I guided him back to one of the chairs on the small balcony and he settled in to it, reclining the back as I drew his shorts down his muscular legs. He reached for me, pulling open the front of my robe as I straddled him, the sodden garment sliding off my body as I settled down on top of him, my mouth hungry upon his. There were only a few minutes of this pleasurable mixture of warm skin and cool rain before our desire drew us closer and I felt the firm, sweet pressure of him entering me. I ground my pelvis down against his,, my hands on his chest holding me up as I worked with my legs, the two of us now focused solely on each other and the pleasure we shared. His hands moved, caressing my hips, my face, my chest, sewing ripples of shivering delight wherever they roamed. The sky opened up with a sudden, startling fury, rain pounding down as if the very floodgates of heaven had been cast open. We lurched, then laughed, then returned to that perfect synergy of flesh, desire and pleasure, all accentuated by the crashing deluge washing over and through us. Moments like that are never truly bad, but they are rarely so very, very good.

Hours later as we stood in the lobby, gazing in to each other’s eyes I felt a pang of regret. Here we were, two creatures so very unalike, yet there had been such an immediate and fulfilling bond between us. He had needed to talk of his young bride, torn from his side by a cancer that had left them barely enough time to understand what was happening before she was gone. And I had needed to tell the truth to somebody; even knowing he could not possibly believe. We stumbled upon each other at just the right time, in just the right place, in just the right way… yet it had to end. It was perfection, but the world does not gladly suffer perfection and tolerates it only in such fleeting moments as this.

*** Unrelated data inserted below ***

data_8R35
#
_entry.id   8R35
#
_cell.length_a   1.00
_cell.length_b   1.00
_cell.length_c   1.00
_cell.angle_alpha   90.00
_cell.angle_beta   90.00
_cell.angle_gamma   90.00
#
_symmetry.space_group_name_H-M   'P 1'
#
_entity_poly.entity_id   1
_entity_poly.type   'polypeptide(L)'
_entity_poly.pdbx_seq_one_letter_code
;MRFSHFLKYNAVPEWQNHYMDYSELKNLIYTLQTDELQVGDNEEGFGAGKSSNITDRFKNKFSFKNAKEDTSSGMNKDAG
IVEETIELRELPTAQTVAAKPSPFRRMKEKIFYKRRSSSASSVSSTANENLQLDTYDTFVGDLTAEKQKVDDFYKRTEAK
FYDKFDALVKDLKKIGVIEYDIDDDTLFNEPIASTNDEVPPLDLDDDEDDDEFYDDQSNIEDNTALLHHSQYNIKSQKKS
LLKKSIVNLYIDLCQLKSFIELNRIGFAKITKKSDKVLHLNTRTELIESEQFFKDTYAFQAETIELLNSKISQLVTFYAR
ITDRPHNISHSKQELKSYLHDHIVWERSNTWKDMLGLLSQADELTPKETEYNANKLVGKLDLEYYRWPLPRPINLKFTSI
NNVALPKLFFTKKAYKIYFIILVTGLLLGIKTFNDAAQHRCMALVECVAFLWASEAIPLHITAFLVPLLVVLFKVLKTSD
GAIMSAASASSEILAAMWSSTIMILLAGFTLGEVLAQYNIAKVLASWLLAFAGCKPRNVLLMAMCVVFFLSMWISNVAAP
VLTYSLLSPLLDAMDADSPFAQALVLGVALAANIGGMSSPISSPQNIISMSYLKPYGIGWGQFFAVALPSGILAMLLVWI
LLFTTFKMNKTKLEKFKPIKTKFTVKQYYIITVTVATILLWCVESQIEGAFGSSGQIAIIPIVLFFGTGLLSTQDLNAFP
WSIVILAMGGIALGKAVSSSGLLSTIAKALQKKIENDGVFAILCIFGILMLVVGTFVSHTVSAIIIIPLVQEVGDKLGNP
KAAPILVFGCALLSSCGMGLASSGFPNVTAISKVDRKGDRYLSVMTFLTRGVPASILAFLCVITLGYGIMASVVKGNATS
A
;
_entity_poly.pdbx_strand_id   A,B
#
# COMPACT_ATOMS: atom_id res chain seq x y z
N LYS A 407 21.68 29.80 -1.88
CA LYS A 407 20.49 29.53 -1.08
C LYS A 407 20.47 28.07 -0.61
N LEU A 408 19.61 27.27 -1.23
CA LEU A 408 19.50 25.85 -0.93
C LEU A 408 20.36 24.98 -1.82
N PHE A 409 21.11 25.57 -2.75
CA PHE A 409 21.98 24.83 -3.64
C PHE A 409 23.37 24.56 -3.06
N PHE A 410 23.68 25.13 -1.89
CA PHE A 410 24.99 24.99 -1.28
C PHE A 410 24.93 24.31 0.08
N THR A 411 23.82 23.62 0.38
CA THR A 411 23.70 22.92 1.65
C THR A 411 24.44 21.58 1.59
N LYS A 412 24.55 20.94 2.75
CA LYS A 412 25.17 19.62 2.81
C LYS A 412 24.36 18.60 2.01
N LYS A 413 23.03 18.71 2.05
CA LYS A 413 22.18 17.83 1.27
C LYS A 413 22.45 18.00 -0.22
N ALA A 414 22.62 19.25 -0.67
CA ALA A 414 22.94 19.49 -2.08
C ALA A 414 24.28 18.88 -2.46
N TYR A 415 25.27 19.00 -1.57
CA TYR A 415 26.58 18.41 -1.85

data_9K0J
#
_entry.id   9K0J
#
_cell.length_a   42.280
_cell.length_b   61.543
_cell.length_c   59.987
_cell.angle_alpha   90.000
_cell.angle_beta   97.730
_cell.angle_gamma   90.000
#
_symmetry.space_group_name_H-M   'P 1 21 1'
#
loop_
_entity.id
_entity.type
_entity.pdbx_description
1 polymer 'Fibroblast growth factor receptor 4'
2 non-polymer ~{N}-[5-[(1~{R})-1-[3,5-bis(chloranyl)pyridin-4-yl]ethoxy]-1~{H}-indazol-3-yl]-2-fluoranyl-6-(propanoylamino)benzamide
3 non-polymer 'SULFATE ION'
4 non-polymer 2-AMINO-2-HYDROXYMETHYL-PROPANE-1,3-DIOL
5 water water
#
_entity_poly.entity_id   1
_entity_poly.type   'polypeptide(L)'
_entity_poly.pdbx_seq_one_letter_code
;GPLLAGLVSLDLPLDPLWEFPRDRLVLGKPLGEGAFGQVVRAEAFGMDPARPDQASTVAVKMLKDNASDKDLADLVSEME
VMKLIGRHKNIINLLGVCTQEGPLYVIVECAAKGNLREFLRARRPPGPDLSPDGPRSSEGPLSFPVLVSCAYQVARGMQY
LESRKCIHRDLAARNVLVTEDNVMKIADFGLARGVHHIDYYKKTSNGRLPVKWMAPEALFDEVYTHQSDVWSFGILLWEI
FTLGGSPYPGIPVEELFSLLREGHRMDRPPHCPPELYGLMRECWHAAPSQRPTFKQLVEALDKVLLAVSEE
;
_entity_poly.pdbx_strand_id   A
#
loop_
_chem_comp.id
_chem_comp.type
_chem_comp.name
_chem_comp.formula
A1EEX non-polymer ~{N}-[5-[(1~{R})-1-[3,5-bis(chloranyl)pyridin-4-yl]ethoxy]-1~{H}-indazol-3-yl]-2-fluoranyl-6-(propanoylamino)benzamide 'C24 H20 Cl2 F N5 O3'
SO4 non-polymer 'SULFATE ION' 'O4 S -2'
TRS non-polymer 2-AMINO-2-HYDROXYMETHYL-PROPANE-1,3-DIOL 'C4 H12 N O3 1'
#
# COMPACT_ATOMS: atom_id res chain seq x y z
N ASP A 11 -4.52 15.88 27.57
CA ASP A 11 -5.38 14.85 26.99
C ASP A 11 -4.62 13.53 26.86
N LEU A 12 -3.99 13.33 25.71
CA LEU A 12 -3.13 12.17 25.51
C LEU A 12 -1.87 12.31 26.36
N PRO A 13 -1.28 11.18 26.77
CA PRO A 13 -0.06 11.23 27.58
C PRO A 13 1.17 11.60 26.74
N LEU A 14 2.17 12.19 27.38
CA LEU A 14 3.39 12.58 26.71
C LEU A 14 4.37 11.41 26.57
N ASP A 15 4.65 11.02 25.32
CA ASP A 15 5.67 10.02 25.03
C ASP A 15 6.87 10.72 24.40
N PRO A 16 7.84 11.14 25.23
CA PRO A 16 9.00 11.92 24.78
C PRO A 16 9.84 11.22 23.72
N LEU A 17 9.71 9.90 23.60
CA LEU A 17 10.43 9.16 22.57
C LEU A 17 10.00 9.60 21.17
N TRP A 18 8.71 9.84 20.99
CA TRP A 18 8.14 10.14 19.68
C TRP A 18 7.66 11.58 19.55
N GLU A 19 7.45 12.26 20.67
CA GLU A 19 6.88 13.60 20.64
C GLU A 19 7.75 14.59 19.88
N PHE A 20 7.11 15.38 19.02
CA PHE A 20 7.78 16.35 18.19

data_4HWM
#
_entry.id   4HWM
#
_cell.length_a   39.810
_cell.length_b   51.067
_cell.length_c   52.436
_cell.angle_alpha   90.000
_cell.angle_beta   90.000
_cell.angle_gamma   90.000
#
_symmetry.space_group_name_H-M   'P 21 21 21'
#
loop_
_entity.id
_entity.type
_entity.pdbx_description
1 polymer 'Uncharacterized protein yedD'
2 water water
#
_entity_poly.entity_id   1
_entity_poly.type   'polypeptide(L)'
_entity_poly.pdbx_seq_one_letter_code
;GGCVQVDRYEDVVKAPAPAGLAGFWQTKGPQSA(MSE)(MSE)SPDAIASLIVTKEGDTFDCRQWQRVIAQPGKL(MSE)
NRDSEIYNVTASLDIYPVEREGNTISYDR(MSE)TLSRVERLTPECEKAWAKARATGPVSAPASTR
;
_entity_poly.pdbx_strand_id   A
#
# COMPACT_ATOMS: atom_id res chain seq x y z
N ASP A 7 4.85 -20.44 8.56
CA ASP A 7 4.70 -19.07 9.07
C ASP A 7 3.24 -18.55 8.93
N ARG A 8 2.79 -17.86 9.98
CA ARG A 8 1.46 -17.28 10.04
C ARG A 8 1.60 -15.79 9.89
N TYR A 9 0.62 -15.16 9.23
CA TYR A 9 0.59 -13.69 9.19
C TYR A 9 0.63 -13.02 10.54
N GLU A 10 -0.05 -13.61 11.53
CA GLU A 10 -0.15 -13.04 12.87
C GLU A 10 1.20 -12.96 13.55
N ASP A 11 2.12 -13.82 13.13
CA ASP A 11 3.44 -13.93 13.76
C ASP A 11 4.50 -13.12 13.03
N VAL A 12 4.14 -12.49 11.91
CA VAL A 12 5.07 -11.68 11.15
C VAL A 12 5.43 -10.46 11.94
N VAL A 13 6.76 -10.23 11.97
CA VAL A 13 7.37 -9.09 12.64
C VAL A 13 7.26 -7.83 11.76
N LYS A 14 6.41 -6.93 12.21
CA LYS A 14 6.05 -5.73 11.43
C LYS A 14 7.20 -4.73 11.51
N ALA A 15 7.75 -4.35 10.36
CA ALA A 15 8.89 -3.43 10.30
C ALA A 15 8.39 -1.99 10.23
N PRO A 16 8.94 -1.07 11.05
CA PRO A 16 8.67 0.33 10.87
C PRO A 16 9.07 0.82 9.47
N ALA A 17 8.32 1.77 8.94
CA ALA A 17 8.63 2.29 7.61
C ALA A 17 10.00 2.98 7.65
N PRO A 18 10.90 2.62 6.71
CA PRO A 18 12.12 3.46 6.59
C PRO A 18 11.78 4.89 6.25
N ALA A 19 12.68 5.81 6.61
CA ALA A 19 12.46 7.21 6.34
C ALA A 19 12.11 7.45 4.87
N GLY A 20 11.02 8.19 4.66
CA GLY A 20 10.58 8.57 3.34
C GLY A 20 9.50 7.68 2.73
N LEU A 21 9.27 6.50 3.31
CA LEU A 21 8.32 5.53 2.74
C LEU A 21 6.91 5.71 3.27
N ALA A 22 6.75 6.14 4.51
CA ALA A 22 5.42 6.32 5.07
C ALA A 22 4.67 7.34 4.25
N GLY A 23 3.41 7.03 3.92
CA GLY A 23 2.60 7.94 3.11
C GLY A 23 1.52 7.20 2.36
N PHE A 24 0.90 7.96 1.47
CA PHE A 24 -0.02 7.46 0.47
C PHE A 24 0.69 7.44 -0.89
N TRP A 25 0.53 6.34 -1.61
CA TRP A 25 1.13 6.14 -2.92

He wanted to know my name, but I demurred. I told him the truth- someone such as I makes for a lovely weekend, but long term… I am poisonous. He did not believe me, but then he did not believe most of what I told him so that, too, was perfection of a sort. We parted finally, with that oh-so-very clich? ?maybe we’ll see each other again’. Perhaps we shall, but I doubt it. We each took what we needed from those hours together. It must be enough.

4 Responses to “Morning in Boston”

  1. Sex and Blogs


    (Not work-safe.)

  2. Well, you can thank Dean Esmay for sending me here tonight.

    I had a long day and then had a class to attend with a marvelous mixture of souls gathering to unite in our different journeys for a deep study into each of one of us come here for.

    This is very good writing and Dean and I love the different forms of Art. You do have a gift so do share it outside of this blog as well. The world is a better place, colorful and at the same time calming.

    You are appreciated.

  3. Superbly written! I came to your site via the infamous, and both this post and your comments on Kerry are most thoughtful.
    Many thanks.

  4. WOW, what a gift for prose you have! I am truly jealous.